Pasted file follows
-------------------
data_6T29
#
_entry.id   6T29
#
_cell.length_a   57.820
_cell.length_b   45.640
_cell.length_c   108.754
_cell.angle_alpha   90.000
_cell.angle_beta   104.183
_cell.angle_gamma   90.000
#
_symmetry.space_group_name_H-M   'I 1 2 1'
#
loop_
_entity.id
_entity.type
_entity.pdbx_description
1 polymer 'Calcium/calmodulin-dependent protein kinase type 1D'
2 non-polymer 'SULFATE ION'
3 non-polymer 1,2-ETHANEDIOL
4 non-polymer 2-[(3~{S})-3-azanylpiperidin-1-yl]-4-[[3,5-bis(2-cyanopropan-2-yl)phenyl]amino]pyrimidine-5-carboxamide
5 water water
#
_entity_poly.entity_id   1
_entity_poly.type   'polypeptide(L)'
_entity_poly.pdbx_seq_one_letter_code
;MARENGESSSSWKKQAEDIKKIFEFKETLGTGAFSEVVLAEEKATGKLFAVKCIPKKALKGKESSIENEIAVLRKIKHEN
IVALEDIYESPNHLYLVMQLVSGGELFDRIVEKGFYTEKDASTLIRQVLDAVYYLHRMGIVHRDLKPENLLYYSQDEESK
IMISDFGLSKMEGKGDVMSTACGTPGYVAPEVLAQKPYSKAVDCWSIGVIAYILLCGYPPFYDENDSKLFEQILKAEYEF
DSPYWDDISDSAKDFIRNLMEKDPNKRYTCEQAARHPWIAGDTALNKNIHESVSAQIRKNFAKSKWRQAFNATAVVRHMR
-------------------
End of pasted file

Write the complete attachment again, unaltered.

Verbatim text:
data_6T29
#
_entry.id   6T29
#
_cell.length_a   57.820
_cell.length_b   45.640
_cell.length_c   108.754
_cell.angle_alpha   90.000
_cell.angle_beta   104.183
_cell.angle_gamma   90.000
#
_symmetry.space_group_name_H-M   'I 1 2 1'
#
loop_
_entity.id
_entity.type
_entity.pdbx_description
1 polymer 'Calcium/calmodulin-dependent protein kinase type 1D'
2 non-polymer 'SULFATE ION'
3 non-polymer 1,2-ETHANEDIOL
4 non-polymer 2-[(3~{S})-3-azanylpiperidin-1-yl]-4-[[3,5-bis(2-cyanopropan-2-yl)phenyl]amino]pyrimidine-5-carboxamide
5 water water
#
_entity_poly.entity_id   1
_entity_poly.type   'polypeptide(L)'
_entity_poly.pdbx_seq_one_letter_code
;MARENGESSSSWKKQAEDIKKIFEFKETLGTGAFSEVVLAEEKATGKLFAVKCIPKKALKGKESSIENEIAVLRKIKHEN
IVALEDIYESPNHLYLVMQLVSGGELFDRIVEKGFYTEKDASTLIRQVLDAVYYLHRMGIVHRDLKPENLLYYSQDEESK
IMISDFGLSKMEGKGDVMSTACGTPGYVAPEVLAQKPYSKAVDCWSIGVIAYILLCGYPPFYDENDSKLFEQILKAEYEF
DSPYWDDISDSAKDFIRNLMEKDPNKRYTCEQAARHPWIAGDTALNKNIHESVSAQIRKNFAKSKWRQAFNATAVVRHMR